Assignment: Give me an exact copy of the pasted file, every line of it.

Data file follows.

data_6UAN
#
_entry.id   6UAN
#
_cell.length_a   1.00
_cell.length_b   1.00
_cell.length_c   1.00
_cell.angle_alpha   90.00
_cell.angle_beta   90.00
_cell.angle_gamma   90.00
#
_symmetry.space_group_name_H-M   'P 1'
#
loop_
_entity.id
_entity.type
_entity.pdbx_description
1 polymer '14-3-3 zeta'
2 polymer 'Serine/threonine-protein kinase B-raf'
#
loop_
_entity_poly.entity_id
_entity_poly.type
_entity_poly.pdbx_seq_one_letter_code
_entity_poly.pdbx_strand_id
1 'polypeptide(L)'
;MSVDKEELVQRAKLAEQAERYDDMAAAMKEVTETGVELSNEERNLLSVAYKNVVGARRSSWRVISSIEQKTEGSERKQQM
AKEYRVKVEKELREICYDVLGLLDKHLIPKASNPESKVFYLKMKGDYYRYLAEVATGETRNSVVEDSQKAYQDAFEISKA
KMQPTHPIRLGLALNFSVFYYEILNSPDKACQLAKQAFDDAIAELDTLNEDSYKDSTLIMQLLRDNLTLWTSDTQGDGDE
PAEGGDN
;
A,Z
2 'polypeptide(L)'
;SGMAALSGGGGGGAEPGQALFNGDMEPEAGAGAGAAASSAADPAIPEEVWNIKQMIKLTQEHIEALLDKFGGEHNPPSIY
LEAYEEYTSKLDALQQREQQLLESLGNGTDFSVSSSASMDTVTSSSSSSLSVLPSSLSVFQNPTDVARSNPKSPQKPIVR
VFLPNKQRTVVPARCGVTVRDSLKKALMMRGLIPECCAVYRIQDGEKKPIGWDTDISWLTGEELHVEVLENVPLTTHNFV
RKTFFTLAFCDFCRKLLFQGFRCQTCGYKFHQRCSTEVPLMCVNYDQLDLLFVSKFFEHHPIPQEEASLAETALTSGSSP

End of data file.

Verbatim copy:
data_6UAN
#
_entry.id   6UAN
#
_cell.length_a   1.00
_cell.length_b   1.00
_cell.length_c   1.00
_cell.angle_alpha   90.00
_cell.angle_beta   90.00
_cell.angle_gamma   90.00
#
_symmetry.space_group_name_H-M   'P 1'
#
loop_
_entity.id
_entity.type
_entity.pdbx_description
1 polymer '14-3-3 zeta'
2 polymer 'Serine/threonine-protein kinase B-raf'
#
loop_
_entity_poly.entity_id
_entity_poly.type
_entity_poly.pdbx_seq_one_letter_code
_entity_poly.pdbx_strand_id
1 'polypeptide(L)'
;MSVDKEELVQRAKLAEQAERYDDMAAAMKEVTETGVELSNEERNLLSVAYKNVVGARRSSWRVISSIEQKTEGSERKQQM
AKEYRVKVEKELREICYDVLGLLDKHLIPKASNPESKVFYLKMKGDYYRYLAEVATGETRNSVVEDSQKAYQDAFEISKA
KMQPTHPIRLGLALNFSVFYYEILNSPDKACQLAKQAFDDAIAELDTLNEDSYKDSTLIMQLLRDNLTLWTSDTQGDGDE
PAEGGDN
;
A,Z
2 'polypeptide(L)'
;SGMAALSGGGGGGAEPGQALFNGDMEPEAGAGAGAAASSAADPAIPEEVWNIKQMIKLTQEHIEALLDKFGGEHNPPSIY
LEAYEEYTSKLDALQQREQQLLESLGNGTDFSVSSSASMDTVTSSSSSSLSVLPSSLSVFQNPTDVARSNPKSPQKPIVR
VFLPNKQRTVVPARCGVTVRDSLKKALMMRGLIPECCAVYRIQDGEKKPIGWDTDISWLTGEELHVEVLENVPLTTHNFV
RKTFFTLAFCDFCRKLLFQGFRCQTCGYKFHQRCSTEVPLMCVNYDQLDLLFVSKFFEHHPIPQEEASLAETALTSGSSP